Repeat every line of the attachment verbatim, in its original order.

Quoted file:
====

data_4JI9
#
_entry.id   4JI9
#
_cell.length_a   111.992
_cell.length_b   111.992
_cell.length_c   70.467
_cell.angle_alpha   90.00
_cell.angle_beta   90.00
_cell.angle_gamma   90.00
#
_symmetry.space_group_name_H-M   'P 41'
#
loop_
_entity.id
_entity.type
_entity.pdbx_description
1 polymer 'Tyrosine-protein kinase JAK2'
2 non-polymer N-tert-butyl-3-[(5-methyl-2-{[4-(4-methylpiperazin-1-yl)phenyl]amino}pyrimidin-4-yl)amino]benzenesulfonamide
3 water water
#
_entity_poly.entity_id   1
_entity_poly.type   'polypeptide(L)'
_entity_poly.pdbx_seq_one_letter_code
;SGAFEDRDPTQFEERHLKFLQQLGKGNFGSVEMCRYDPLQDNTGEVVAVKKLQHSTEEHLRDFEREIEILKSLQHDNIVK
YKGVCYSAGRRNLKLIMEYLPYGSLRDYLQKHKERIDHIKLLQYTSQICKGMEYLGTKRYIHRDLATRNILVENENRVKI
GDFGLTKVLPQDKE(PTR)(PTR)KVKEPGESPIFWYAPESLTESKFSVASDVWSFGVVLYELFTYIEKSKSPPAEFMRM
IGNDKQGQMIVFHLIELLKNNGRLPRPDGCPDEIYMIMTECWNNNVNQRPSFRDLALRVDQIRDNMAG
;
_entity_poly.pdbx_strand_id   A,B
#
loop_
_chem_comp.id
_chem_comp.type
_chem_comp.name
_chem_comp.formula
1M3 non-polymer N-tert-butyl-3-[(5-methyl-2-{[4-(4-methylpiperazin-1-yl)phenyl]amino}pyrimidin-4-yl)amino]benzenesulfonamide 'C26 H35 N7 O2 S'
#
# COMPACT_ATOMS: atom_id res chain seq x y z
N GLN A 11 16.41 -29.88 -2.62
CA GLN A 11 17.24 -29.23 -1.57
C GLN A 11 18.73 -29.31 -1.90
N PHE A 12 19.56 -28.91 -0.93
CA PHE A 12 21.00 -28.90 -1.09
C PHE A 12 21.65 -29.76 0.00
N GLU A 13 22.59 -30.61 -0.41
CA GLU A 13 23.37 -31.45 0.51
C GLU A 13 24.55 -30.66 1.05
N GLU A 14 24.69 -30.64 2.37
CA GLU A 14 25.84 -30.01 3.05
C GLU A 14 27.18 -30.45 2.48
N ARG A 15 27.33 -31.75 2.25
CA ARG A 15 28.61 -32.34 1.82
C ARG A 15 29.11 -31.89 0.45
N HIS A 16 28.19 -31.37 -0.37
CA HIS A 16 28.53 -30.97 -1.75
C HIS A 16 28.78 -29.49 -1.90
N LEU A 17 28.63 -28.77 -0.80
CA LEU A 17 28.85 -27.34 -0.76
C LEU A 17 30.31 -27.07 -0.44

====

data_4JI9
#
_entry.id   4JI9
#
_cell.length_a   111.992
_cell.length_b   111.992
_cell.length_c   70.467
_cell.angle_alpha   90.00
_cell.angle_beta   90.00
_cell.angle_gamma   90.00
#
_symmetry.space_group_name_H-M   'P 41'
#
loop_
_entity.id
_entity.type
_entity.pdbx_description
1 polymer 'Tyrosine-protein kinase JAK2'
2 non-polymer N-tert-butyl-3-[(5-methyl-2-{[4-(4-methylpiperazin-1-yl)phenyl]amino}pyrimidin-4-yl)amino]benzenesulfonamide
3 water water
#
_entity_poly.entity_id   1
_entity_poly.type   'polypeptide(L)'
_entity_poly.pdbx_seq_one_letter_code
;SGAFEDRDPTQFEERHLKFLQQLGKGNFGSVEMCRYDPLQDNTGEVVAVKKLQHSTEEHLRDFEREIEILKSLQHDNIVK
YKGVCYSAGRRNLKLIMEYLPYGSLRDYLQKHKERIDHIKLLQYTSQICKGMEYLGTKRYIHRDLATRNILVENENRVKI
GDFGLTKVLPQDKE(PTR)(PTR)KVKEPGESPIFWYAPESLTESKFSVASDVWSFGVVLYELFTYIEKSKSPPAEFMRM
IGNDKQGQMIVFHLIELLKNNGRLPRPDGCPDEIYMIMTECWNNNVNQRPSFRDLALRVDQIRDNMAG
;
_entity_poly.pdbx_strand_id   A,B
#
loop_
_chem_comp.id
_chem_comp.type
_chem_comp.name
_chem_comp.formula
1M3 non-polymer N-tert-butyl-3-[(5-methyl-2-{[4-(4-methylpiperazin-1-yl)phenyl]amino}pyrimidin-4-yl)amino]benzenesulfonamide 'C26 H35 N7 O2 S'
#
# COMPACT_ATOMS: atom_id res chain seq x y z
N GLN A 11 16.41 -29.88 -2.62
CA GLN A 11 17.24 -29.23 -1.57
C GLN A 11 18.73 -29.31 -1.90
N PHE A 12 19.56 -28.91 -0.93
CA PHE A 12 21.00 -28.90 -1.09
C PHE A 12 21.65 -29.76 0.00
N GLU A 13 22.59 -30.61 -0.41
CA GLU A 13 23.37 -31.45 0.51
C GLU A 13 24.55 -30.66 1.05
N GLU A 14 24.69 -30.64 2.37
CA GLU A 14 25.84 -30.01 3.05
C GLU A 14 27.18 -30.45 2.48
N ARG A 15 27.33 -31.75 2.25
CA ARG A 15 28.61 -32.34 1.82
C ARG A 15 29.11 -31.89 0.45
N HIS A 16 28.19 -31.37 -0.37
CA HIS A 16 28.53 -30.97 -1.75
C HIS A 16 28.78 -29.49 -1.90
N LEU A 17 28.63 -28.77 -0.80
CA LEU A 17 28.85 -27.34 -0.76
C LEU A 17 30.31 -27.07 -0.44